Were the results significant?
In research studies, “significant” is not just another word for “important.” Most experimental studies will include a P-value. This number determines if the study results are significant, meaning we can mostly rule out that the results are due to chance. If the P-value is less than .05, you can have more confidence in the results. This number will usually be reported as (p<.05) in the results section. Significant results indicate that the treatment or diagnostic tool being tested is effective.
You can dive into more statistics to determine just how large the effect is if you want to dive deeper. I recommend exploring additional statistics primers on the Crash Course Youtube Channel if you would like to gain more familiarity with these commonly reported measures.
Did the researchers account for bias?
A well-designed study should discuss the steps researchers took to prevent biased results. For experimental studies, does the methods section include a description of how participants were assigned to different treatment groups? It is usually a good sign if the methods section mentions blinding and randomization.
You can also look at information about the study’s authors and funding sources to find potential sources of bias. Papers should include affiliation information for each author. Do they work for a university, hospital, non-profit, or pharmaceutical company? Do they get paid to promote specific treatments or medicines? Most articles include conflict of interest statements for each author. These statements provide information about funding sources and company ties that might impact each researcher’s ability to evaluate the results without bias. These author details can help you get an idea of any funding sources for the study that might lead to bias. Finally, you can evaluate the trustworthiness of the journal the article is published in. Is the journal clear about who is on the editorial team and funding sources? They should have standards for evaluating studies for potential publication available on their website.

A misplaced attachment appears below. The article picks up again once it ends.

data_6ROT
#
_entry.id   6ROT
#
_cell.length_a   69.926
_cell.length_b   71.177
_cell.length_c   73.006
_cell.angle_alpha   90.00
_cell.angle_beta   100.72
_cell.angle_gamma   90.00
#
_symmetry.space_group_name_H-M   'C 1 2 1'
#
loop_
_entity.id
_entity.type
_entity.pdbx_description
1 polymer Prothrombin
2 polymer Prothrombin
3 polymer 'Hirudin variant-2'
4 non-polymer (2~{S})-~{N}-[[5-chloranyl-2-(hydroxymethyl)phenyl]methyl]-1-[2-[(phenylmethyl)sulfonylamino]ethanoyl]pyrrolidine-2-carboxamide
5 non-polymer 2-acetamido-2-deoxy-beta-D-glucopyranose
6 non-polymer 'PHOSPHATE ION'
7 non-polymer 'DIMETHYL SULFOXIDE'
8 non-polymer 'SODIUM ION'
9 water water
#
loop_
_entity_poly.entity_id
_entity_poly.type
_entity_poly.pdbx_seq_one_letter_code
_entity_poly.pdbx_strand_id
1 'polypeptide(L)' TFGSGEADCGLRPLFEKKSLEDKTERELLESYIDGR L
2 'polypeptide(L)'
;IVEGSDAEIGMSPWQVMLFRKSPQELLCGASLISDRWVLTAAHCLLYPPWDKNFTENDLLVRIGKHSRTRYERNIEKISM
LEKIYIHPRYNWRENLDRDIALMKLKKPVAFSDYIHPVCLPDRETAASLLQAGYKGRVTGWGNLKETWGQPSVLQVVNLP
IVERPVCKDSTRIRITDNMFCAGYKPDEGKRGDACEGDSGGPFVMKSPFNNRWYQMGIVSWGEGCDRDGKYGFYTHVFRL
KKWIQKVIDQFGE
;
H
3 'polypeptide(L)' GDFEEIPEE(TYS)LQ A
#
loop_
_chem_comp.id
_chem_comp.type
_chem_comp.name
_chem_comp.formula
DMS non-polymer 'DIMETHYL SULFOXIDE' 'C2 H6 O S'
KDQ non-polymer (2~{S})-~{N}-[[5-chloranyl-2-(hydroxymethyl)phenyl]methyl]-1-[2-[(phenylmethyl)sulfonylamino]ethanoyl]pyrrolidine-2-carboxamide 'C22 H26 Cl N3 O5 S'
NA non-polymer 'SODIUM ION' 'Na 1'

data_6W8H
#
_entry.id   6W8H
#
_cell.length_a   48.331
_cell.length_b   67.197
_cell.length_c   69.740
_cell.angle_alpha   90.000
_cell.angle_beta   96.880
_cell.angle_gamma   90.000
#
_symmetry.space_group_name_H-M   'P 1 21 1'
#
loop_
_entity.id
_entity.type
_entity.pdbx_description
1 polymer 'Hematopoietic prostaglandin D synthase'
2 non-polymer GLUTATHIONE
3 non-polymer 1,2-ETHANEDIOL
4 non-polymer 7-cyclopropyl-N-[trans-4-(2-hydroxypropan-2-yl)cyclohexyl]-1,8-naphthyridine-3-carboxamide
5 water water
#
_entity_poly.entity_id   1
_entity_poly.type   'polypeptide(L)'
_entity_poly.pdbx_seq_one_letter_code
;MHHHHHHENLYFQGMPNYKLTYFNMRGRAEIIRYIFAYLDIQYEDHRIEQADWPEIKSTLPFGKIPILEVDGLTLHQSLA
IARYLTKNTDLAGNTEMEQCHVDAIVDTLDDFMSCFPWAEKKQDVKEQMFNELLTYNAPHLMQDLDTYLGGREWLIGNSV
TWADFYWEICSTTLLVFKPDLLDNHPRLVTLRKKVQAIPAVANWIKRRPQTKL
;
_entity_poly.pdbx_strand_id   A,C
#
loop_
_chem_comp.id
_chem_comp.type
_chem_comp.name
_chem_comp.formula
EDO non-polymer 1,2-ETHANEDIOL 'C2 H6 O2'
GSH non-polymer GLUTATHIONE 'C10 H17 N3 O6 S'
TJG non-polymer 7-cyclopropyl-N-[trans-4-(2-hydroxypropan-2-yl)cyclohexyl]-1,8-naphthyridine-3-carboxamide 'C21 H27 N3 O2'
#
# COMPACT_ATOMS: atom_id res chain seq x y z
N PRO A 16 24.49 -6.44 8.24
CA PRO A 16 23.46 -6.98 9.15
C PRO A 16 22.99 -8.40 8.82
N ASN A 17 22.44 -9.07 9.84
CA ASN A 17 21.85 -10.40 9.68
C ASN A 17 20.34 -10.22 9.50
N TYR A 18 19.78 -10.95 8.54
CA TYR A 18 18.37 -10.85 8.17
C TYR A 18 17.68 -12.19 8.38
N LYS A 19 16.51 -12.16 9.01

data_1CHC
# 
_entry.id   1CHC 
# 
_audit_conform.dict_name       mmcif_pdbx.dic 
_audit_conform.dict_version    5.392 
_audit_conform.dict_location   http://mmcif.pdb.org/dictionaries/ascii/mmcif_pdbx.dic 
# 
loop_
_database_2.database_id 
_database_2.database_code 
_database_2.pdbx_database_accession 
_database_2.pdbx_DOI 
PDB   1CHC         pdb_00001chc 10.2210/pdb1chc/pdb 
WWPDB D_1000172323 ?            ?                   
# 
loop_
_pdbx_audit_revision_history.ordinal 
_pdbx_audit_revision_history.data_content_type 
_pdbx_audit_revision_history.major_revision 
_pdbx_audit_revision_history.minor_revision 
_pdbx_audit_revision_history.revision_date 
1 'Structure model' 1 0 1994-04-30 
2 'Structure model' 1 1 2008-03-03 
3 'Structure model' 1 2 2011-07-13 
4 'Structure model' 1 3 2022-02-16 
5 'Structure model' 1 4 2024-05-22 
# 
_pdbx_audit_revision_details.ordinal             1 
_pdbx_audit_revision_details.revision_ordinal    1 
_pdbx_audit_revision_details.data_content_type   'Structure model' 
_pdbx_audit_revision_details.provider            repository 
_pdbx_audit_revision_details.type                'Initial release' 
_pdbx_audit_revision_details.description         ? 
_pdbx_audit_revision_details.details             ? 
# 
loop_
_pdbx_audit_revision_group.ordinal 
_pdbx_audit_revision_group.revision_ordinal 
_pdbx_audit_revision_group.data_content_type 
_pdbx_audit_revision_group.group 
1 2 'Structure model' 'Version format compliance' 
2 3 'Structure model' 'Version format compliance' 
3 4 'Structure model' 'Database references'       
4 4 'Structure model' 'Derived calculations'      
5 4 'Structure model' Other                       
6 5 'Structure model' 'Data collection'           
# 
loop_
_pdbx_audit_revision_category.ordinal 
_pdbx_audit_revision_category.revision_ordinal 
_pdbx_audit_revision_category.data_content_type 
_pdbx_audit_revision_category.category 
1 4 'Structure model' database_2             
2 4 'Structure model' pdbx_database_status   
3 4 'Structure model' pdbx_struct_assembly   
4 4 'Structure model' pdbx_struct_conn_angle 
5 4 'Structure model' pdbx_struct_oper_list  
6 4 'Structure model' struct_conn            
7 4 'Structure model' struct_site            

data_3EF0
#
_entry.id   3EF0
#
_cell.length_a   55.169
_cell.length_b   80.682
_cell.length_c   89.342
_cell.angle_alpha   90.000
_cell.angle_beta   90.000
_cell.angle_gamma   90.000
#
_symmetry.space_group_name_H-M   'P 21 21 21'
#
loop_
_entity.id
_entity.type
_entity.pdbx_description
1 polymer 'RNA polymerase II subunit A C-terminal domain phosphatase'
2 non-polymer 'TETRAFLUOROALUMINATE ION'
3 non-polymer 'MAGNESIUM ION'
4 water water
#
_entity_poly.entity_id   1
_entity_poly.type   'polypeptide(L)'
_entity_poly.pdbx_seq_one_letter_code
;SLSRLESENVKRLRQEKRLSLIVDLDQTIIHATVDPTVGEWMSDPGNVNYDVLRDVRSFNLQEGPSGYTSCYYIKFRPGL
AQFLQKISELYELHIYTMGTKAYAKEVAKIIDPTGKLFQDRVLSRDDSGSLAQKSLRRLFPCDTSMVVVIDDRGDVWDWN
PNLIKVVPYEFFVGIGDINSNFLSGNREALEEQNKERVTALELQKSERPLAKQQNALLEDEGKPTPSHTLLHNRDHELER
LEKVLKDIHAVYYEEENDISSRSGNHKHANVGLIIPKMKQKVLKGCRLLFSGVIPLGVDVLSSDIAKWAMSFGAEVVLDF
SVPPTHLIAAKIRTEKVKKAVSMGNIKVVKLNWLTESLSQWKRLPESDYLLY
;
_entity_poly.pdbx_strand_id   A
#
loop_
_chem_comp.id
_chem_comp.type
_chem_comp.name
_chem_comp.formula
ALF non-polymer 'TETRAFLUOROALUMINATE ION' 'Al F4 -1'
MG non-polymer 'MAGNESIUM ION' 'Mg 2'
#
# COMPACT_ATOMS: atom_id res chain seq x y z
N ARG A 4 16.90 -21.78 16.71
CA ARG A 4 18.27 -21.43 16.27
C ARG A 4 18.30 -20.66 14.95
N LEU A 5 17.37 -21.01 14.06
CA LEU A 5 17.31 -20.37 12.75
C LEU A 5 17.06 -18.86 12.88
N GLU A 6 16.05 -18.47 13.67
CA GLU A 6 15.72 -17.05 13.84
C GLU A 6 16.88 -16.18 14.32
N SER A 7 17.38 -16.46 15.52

How do I apply what I read to my own life?
It can be easy to get swept up in headlines about “groundbreaking” new findings, especially when you are eager to find solutions for yourself or a loved one. As exciting as the results of new studies can be, it is important to remember that research advances happen in small steps over time. Even the best designed studies cannot perfectly replicate real life, so it usually takes results from many studies over time to create change in medical treatment. It is best to rely on medical experts to translate study results into customized treatment plans.
With that in mind, I hope these strategies will empower you to follow new trends in autism research. You can use what you read to ask better questions of your healthcare provider and gain new perspectives on the loved ones’ lived experiences. Understanding research studies can help you be a stronger self-advocate in all areas of your health.
Emily Alagha is a medical librarian and autism advocate. She is passionate about health literacy, and she has published research on how people use new technologies to answer health questions. She has a Master’s in Information Studies, and a Master’s in Health and the Public Interest. You can contact her at her website: https://emilyalagha.com/#contact